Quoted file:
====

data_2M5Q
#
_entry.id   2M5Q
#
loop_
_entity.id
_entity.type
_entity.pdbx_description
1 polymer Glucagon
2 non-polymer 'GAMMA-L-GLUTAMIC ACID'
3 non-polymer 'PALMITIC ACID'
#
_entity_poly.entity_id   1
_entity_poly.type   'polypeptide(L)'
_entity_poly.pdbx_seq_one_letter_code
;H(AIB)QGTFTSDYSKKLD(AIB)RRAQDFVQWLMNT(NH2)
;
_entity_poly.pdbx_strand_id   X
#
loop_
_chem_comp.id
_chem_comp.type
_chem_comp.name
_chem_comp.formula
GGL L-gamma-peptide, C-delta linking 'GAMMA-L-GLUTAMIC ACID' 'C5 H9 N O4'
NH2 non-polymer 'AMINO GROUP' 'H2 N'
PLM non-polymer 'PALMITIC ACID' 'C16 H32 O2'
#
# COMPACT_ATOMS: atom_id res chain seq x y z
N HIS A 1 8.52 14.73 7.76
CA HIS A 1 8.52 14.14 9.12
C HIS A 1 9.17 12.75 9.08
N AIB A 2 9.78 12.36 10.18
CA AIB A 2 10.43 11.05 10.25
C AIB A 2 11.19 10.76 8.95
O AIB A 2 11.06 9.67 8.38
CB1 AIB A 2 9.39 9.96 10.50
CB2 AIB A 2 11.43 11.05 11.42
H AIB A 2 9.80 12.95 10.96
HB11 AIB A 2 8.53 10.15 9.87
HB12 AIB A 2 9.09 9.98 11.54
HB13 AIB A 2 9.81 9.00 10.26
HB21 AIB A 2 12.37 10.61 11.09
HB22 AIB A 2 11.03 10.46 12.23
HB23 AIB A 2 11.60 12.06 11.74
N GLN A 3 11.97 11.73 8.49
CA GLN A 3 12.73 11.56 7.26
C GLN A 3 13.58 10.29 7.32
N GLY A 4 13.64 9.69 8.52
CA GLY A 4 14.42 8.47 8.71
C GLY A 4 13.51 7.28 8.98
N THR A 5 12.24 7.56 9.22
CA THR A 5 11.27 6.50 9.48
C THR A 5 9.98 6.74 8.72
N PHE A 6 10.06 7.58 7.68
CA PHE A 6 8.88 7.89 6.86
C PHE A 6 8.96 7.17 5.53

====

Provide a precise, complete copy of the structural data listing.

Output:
data_2M5Q
#
_entry.id   2M5Q
#
loop_
_entity.id
_entity.type
_entity.pdbx_description
1 polymer Glucagon
2 non-polymer 'GAMMA-L-GLUTAMIC ACID'
3 non-polymer 'PALMITIC ACID'
#
_entity_poly.entity_id   1
_entity_poly.type   'polypeptide(L)'
_entity_poly.pdbx_seq_one_letter_code
;H(AIB)QGTFTSDYSKKLD(AIB)RRAQDFVQWLMNT(NH2)
;
_entity_poly.pdbx_strand_id   X
#
loop_
_chem_comp.id
_chem_comp.type
_chem_comp.name
_chem_comp.formula
GGL L-gamma-peptide, C-delta linking 'GAMMA-L-GLUTAMIC ACID' 'C5 H9 N O4'
NH2 non-polymer 'AMINO GROUP' 'H2 N'
PLM non-polymer 'PALMITIC ACID' 'C16 H32 O2'
#
# COMPACT_ATOMS: atom_id res chain seq x y z
N HIS A 1 8.52 14.73 7.76
CA HIS A 1 8.52 14.14 9.12
C HIS A 1 9.17 12.75 9.08
N AIB A 2 9.78 12.36 10.18
CA AIB A 2 10.43 11.05 10.25
C AIB A 2 11.19 10.76 8.95
O AIB A 2 11.06 9.67 8.38
CB1 AIB A 2 9.39 9.96 10.50
CB2 AIB A 2 11.43 11.05 11.42
H AIB A 2 9.80 12.95 10.96
HB11 AIB A 2 8.53 10.15 9.87
HB12 AIB A 2 9.09 9.98 11.54
HB13 AIB A 2 9.81 9.00 10.26
HB21 AIB A 2 12.37 10.61 11.09
HB22 AIB A 2 11.03 10.46 12.23
HB23 AIB A 2 11.60 12.06 11.74
N GLN A 3 11.97 11.73 8.49
CA GLN A 3 12.73 11.56 7.26
C GLN A 3 13.58 10.29 7.32
N GLY A 4 13.64 9.69 8.52
CA GLY A 4 14.42 8.47 8.71
C GLY A 4 13.51 7.28 8.98
N THR A 5 12.24 7.56 9.22
CA THR A 5 11.27 6.50 9.48
C THR A 5 9.98 6.74 8.72
N PHE A 6 10.06 7.58 7.68
CA PHE A 6 8.88 7.89 6.86
C PHE A 6 8.96 7.17 5.53